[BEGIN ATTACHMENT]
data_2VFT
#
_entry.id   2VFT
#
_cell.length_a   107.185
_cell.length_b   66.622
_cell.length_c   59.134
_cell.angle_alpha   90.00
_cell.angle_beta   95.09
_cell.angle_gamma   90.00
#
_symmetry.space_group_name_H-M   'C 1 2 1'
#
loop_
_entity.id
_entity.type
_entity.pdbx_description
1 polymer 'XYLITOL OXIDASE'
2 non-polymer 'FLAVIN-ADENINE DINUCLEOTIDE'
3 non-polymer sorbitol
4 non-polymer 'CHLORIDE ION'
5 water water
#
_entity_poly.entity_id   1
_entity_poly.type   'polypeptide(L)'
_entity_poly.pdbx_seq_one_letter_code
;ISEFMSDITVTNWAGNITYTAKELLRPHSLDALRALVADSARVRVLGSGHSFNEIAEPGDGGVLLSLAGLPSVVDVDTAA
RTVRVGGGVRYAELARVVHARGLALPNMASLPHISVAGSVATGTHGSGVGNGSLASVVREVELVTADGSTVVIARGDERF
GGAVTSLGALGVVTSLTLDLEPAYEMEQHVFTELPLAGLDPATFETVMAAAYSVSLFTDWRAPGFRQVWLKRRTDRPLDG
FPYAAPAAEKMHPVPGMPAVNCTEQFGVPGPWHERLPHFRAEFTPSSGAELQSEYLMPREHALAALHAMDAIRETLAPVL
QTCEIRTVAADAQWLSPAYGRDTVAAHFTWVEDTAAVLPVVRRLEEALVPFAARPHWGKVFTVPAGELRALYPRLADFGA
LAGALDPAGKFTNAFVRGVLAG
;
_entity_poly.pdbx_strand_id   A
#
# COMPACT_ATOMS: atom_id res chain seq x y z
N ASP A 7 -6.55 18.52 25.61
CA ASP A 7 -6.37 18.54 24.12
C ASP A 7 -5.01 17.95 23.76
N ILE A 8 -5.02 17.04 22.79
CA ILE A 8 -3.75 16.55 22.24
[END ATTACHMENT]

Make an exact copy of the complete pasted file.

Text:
data_2VFT
#
_entry.id   2VFT
#
_cell.length_a   107.185
_cell.length_b   66.622
_cell.length_c   59.134
_cell.angle_alpha   90.00
_cell.angle_beta   95.09
_cell.angle_gamma   90.00
#
_symmetry.space_group_name_H-M   'C 1 2 1'
#
loop_
_entity.id
_entity.type
_entity.pdbx_description
1 polymer 'XYLITOL OXIDASE'
2 non-polymer 'FLAVIN-ADENINE DINUCLEOTIDE'
3 non-polymer sorbitol
4 non-polymer 'CHLORIDE ION'
5 water water
#
_entity_poly.entity_id   1
_entity_poly.type   'polypeptide(L)'
_entity_poly.pdbx_seq_one_letter_code
;ISEFMSDITVTNWAGNITYTAKELLRPHSLDALRALVADSARVRVLGSGHSFNEIAEPGDGGVLLSLAGLPSVVDVDTAA
RTVRVGGGVRYAELARVVHARGLALPNMASLPHISVAGSVATGTHGSGVGNGSLASVVREVELVTADGSTVVIARGDERF
GGAVTSLGALGVVTSLTLDLEPAYEMEQHVFTELPLAGLDPATFETVMAAAYSVSLFTDWRAPGFRQVWLKRRTDRPLDG
FPYAAPAAEKMHPVPGMPAVNCTEQFGVPGPWHERLPHFRAEFTPSSGAELQSEYLMPREHALAALHAMDAIRETLAPVL
QTCEIRTVAADAQWLSPAYGRDTVAAHFTWVEDTAAVLPVVRRLEEALVPFAARPHWGKVFTVPAGELRALYPRLADFGA
LAGALDPAGKFTNAFVRGVLAG
;
_entity_poly.pdbx_strand_id   A
#
# COMPACT_ATOMS: atom_id res chain seq x y z
N ASP A 7 -6.55 18.52 25.61
CA ASP A 7 -6.37 18.54 24.12
C ASP A 7 -5.01 17.95 23.76
N ILE A 8 -5.02 17.04 22.79
CA ILE A 8 -3.75 16.55 22.24